If the Star Trek replicator or something like this molecular fabricator were to become a reality, what would be the economic effects? Assuming these devices would be able to duplicate themselves, they would spread like wildfire and everyone would soon have one.
My first thought would be that everyone would stop working since the device would give you everything you want or need. This would cause the country to go bankrupt since there would be no revenue coming in.
But people would have to have some money coming in to pay property taxes, medical bills, insurance, internet, phone, etc. So, I would assume most people would simply be fabricating $20 bills by the bucket full. This would quickly cause the dollar to become worthless and would cause economic collapse.
So basically my question is, what what kind of sustainable economic system would we live under if these devices were real?
your’re still gonna need :
a house to live in.
result : lots of jobs for construction workers, bulldozer operators, interior designers, real estate agents, land surveyors, real-estate investors
Electricity to run the nano-replicator machine. And , believe it or not, electricity ain’t gonna come from wind farms.
Result:lots of jobs for coal miners or oil-field workers. ('Cause even in a nanotech future, Americans are still gonna be opposed to nuclear generators. The rest of the world will have nuke plants, so that leaves plenty of jobs for Americans on the oil platforms. Which will still be leaking. So that creates even more jobs for oil-leak cleanup people.
And a huge supply of pure,raw carbon, hydrogen and silicon to feed into the machine. So you need a delivery service. Result: jobs for truck drivers, jobs for flat-tire fixers, jobs for GPS programmers.
physical money may disappear because the nano-machines can counterfeit it. So you’ll pay for everything with a credit card that is hooked up to the giant, Big-Brother data base which keeps track of how many hours you worked, and charges you x minutes of work for each item you buy.
Um, if such a device existed, there would be no need for money, or any kind of economic activity. Though I suppose the effects on society would be drastic. In many ways, a utopia would be achieved.
There are devices called fablabs that were invented at MIT which are trying to do this. They take a handful of manufacturing tools and try to utilize them so they can manufacture nearly anything, including electronics. The goal of the inventor of the concept is to build a fablab that can build equipment to build another fablab.
Not quite a molecular replicator, but a step towards it.
What would be the economic impact? Service sector jobs would still exist, even if manufacturing fell apart. And that is all this device would do is undercut manufacturing. It wouldn’t affect R&D, health care, service, etc. So it’d be like the industrial revolution. It would displace tons of workers, but eventually they’d find new jobs while the standard of living went up.
However combine a replicator with bipedal robots and AI, then the economy falls apart because most jobs can be done cheap.
Economics is based on scarcity. What would still be scarce in such a world? Energy, entertainment, and sex? Time, I suppose. Anyway, whatever is scarce is what the economy would be about.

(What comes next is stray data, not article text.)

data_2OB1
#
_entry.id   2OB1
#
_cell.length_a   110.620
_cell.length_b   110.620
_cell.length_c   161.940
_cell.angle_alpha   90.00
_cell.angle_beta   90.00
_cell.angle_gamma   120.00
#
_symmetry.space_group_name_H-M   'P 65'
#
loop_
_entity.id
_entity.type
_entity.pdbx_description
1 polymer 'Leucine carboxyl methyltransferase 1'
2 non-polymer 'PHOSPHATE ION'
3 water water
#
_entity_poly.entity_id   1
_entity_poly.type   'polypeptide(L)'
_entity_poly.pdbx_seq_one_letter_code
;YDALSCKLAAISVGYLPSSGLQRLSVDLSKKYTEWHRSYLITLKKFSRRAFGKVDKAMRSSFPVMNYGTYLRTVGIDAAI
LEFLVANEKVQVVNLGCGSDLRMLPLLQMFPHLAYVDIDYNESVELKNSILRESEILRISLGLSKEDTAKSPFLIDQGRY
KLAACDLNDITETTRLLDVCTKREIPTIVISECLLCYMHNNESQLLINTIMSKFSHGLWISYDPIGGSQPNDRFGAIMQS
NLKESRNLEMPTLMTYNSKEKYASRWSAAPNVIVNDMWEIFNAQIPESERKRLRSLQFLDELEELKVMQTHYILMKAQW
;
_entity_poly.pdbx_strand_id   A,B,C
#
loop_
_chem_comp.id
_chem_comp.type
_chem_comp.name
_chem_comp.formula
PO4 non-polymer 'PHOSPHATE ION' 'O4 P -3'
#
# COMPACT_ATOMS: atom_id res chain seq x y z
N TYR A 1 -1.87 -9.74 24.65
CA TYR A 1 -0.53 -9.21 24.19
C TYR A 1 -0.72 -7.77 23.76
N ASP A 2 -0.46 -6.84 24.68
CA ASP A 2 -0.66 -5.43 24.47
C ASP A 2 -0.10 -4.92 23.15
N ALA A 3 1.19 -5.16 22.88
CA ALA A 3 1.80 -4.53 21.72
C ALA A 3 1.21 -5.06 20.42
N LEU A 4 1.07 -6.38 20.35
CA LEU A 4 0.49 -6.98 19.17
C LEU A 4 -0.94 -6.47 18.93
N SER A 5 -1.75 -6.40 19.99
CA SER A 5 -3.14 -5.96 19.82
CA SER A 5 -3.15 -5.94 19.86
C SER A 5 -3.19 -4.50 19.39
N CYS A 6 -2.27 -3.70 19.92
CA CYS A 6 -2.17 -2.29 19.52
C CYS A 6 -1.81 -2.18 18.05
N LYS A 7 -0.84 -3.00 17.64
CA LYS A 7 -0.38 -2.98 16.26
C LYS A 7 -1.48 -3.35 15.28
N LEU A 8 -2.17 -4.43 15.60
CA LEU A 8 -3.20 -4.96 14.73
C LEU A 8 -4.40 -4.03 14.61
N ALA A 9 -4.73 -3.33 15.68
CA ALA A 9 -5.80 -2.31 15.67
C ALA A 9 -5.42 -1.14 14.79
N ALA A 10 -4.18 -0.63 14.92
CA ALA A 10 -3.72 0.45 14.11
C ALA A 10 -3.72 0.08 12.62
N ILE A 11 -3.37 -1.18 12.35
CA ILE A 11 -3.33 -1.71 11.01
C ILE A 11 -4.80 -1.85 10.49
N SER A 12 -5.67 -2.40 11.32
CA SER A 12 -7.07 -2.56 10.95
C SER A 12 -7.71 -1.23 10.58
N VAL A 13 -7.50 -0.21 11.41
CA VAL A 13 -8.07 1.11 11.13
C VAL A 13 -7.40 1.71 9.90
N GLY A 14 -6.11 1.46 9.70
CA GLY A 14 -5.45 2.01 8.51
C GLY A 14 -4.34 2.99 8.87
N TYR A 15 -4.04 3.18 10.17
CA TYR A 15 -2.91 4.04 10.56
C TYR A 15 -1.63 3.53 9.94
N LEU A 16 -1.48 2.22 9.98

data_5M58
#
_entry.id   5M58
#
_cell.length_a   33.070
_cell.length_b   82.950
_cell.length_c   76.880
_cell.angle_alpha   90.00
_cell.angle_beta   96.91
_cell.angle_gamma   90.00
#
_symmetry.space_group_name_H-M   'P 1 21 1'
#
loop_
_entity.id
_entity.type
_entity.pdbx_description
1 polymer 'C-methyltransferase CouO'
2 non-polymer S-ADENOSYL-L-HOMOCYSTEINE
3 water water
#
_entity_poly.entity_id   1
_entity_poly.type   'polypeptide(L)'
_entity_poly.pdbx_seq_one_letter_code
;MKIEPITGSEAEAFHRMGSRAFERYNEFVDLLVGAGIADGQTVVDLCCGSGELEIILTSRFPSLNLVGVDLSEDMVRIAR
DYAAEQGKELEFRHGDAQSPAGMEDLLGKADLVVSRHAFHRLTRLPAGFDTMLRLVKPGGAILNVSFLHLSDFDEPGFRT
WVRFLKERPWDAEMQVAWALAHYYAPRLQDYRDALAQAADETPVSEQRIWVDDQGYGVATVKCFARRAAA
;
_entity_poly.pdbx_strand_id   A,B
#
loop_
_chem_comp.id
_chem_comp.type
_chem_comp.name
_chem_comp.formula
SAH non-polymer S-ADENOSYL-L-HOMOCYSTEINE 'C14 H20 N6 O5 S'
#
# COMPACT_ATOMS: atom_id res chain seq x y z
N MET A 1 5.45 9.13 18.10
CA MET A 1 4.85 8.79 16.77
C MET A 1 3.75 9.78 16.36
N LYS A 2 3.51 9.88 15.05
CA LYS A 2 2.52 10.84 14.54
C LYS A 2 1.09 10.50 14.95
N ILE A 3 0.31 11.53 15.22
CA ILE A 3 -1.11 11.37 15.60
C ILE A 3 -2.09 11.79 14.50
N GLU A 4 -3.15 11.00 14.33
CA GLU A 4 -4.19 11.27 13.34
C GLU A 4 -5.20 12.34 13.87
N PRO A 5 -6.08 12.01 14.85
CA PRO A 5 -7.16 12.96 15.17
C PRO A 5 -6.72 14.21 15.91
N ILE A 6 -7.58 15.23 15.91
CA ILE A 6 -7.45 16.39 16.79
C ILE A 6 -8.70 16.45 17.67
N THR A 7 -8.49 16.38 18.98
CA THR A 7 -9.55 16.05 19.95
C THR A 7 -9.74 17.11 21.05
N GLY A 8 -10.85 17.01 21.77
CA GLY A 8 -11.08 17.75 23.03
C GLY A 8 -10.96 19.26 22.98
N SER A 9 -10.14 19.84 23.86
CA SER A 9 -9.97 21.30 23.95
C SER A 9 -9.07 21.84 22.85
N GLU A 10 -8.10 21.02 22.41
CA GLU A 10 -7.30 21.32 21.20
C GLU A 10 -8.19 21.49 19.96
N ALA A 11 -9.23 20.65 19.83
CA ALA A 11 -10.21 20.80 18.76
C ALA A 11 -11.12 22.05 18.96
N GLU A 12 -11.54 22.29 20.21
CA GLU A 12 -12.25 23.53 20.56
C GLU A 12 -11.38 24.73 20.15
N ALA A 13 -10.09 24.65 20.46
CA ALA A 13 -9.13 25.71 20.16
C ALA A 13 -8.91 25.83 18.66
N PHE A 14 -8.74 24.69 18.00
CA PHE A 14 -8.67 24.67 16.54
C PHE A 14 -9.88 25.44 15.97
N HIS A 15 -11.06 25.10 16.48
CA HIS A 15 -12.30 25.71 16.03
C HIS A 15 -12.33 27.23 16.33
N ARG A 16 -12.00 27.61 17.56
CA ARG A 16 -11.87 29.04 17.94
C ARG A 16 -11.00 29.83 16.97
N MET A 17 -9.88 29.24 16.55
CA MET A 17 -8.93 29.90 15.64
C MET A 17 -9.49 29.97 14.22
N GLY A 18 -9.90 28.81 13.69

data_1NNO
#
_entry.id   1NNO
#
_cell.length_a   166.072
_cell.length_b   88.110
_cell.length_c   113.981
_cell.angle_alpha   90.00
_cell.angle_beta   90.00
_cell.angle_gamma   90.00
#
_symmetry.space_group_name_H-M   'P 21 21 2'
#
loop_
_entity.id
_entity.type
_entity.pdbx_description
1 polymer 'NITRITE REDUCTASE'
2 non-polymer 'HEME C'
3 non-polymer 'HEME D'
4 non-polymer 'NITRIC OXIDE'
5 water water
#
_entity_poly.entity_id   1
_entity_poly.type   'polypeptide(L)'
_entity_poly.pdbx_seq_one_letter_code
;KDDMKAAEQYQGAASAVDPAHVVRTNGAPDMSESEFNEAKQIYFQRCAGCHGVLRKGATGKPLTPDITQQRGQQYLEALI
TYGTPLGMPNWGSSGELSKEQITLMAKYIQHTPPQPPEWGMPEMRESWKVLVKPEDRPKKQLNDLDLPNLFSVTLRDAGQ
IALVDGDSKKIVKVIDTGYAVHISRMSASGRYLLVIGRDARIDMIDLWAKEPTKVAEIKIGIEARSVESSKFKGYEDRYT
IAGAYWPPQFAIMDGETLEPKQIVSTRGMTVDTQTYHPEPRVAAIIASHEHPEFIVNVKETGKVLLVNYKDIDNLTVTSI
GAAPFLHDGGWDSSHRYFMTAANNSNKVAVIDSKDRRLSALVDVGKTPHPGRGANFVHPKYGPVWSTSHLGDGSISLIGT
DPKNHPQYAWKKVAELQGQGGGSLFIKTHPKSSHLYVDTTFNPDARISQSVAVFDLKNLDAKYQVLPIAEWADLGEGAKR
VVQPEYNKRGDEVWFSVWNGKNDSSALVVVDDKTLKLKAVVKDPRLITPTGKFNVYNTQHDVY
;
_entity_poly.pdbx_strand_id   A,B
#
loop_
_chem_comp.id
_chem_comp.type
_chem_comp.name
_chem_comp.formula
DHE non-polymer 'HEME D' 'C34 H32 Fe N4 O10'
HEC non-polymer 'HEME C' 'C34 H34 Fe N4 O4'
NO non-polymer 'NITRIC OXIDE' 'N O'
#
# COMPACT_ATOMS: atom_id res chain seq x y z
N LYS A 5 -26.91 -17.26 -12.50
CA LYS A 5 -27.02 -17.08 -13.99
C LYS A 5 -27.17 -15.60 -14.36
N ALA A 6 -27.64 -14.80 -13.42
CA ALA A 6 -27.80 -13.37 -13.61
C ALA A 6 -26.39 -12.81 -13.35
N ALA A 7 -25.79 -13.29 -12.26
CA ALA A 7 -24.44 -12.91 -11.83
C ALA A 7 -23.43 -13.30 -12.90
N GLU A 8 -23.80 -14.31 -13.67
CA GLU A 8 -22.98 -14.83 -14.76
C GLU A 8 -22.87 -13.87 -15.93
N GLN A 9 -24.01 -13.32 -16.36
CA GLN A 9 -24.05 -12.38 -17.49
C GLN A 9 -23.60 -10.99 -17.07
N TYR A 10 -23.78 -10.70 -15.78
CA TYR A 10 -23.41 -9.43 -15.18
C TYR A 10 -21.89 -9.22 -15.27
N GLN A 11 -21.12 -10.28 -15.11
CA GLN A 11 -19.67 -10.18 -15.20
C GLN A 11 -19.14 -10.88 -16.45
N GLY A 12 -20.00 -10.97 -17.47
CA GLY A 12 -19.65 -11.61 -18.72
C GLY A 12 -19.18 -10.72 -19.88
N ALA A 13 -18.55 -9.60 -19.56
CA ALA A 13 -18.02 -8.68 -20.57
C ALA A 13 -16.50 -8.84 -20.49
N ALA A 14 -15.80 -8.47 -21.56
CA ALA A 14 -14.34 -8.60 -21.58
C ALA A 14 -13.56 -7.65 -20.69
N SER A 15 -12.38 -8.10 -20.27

Precisely. There’s still scarcity.
A fabricating machine can turn matter into other kinds of matter, let’s assume. But you still need energy, you still need information, and you still need entertainment. You also still have a limited amount of time. So people will pay for those things.
It will end up like music right now. Manufacturers will own the “blueprint” to their devices and you will pay a fee to use it in your replicator.
More generally, all physical property (in the sense of items, not real estate) would become intellectual property instead. Rather a cool though experiment.
I would imagine there would be some cool freeware items though. You could buy the Tyson egg license, but there would probably some pretty cool freeware eggs too. And I would imagine piracy would run rampant.
I’d think that at least at first, there might be some physical constraints for developing products used in the replicator- physical size and shape at the very least, or possibly detail constraints; I seem to remember an issue in Star Trek where the replicator was very accurate, but not so accurate that it could replicate living things without little errors.
We’d also have to deal with the amount of energy it takes to replicate something; in Star Trek, they’re using matter/antimatter conversion for energy, so it doesn’t matter- it’s worth the energy to replicate food.
For 21st century people, it might be a very different matter. It might be worth it to replicate a very intricate and hard to duplicate part for a piece of machinery, but a toilet may well be cheaper to just make the old-fashioned way. Same goes for food- replicating a loaf of bread could well be more expensive than just growing the wheat, milling the flour and baking the bread.
I think that if those sorts of constraints existed, there would be a specialized branch of engineering that would develop to best design and engineer replicated parts into normally built products.
This isn’t economic exactly, but one big advantage (and potential pitfall) of replicated technological parts would be that they’d all be identical- they’d all fail in the same manner, etc… so a design or manufacturing flaw on the template would be there in all subsequent replications. The flip side is that a good, well-tested template would allow for much better reliability than normally manufactured ones.